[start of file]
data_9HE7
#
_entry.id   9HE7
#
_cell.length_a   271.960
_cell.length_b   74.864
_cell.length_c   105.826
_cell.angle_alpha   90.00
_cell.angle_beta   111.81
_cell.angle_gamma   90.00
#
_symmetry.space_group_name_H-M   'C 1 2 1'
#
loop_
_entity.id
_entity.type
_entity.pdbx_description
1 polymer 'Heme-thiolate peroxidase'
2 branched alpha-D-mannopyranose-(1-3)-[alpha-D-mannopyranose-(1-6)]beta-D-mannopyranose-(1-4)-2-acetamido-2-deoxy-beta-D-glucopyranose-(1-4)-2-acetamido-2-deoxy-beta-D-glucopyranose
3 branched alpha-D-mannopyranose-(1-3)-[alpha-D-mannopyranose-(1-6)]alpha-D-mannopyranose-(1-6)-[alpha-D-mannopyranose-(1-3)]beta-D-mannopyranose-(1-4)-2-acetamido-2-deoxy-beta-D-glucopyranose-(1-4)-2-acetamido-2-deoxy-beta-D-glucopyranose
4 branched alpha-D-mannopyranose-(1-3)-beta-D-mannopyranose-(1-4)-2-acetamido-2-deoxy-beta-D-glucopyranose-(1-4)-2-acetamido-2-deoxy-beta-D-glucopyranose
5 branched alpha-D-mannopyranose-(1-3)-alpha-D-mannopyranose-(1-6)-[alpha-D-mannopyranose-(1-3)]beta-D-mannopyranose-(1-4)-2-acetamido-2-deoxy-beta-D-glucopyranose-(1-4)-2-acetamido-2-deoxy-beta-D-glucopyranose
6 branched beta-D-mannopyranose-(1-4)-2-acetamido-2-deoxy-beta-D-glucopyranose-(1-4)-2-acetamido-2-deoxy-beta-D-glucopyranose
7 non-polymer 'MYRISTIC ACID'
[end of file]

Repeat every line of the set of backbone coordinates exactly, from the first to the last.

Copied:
data_9HE7
#
_entry.id   9HE7
#
_cell.length_a   271.960
_cell.length_b   74.864
_cell.length_c   105.826
_cell.angle_alpha   90.00
_cell.angle_beta   111.81
_cell.angle_gamma   90.00
#
_symmetry.space_group_name_H-M   'C 1 2 1'
#
loop_
_entity.id
_entity.type
_entity.pdbx_description
1 polymer 'Heme-thiolate peroxidase'
2 branched alpha-D-mannopyranose-(1-3)-[alpha-D-mannopyranose-(1-6)]beta-D-mannopyranose-(1-4)-2-acetamido-2-deoxy-beta-D-glucopyranose-(1-4)-2-acetamido-2-deoxy-beta-D-glucopyranose
3 branched alpha-D-mannopyranose-(1-3)-[alpha-D-mannopyranose-(1-6)]alpha-D-mannopyranose-(1-6)-[alpha-D-mannopyranose-(1-3)]beta-D-mannopyranose-(1-4)-2-acetamido-2-deoxy-beta-D-glucopyranose-(1-4)-2-acetamido-2-deoxy-beta-D-glucopyranose
4 branched alpha-D-mannopyranose-(1-3)-beta-D-mannopyranose-(1-4)-2-acetamido-2-deoxy-beta-D-glucopyranose-(1-4)-2-acetamido-2-deoxy-beta-D-glucopyranose
5 branched alpha-D-mannopyranose-(1-3)-alpha-D-mannopyranose-(1-6)-[alpha-D-mannopyranose-(1-3)]beta-D-mannopyranose-(1-4)-2-acetamido-2-deoxy-beta-D-glucopyranose-(1-4)-2-acetamido-2-deoxy-beta-D-glucopyranose
6 branched beta-D-mannopyranose-(1-4)-2-acetamido-2-deoxy-beta-D-glucopyranose-(1-4)-2-acetamido-2-deoxy-beta-D-glucopyranose
7 non-polymer 'MYRISTIC ACID'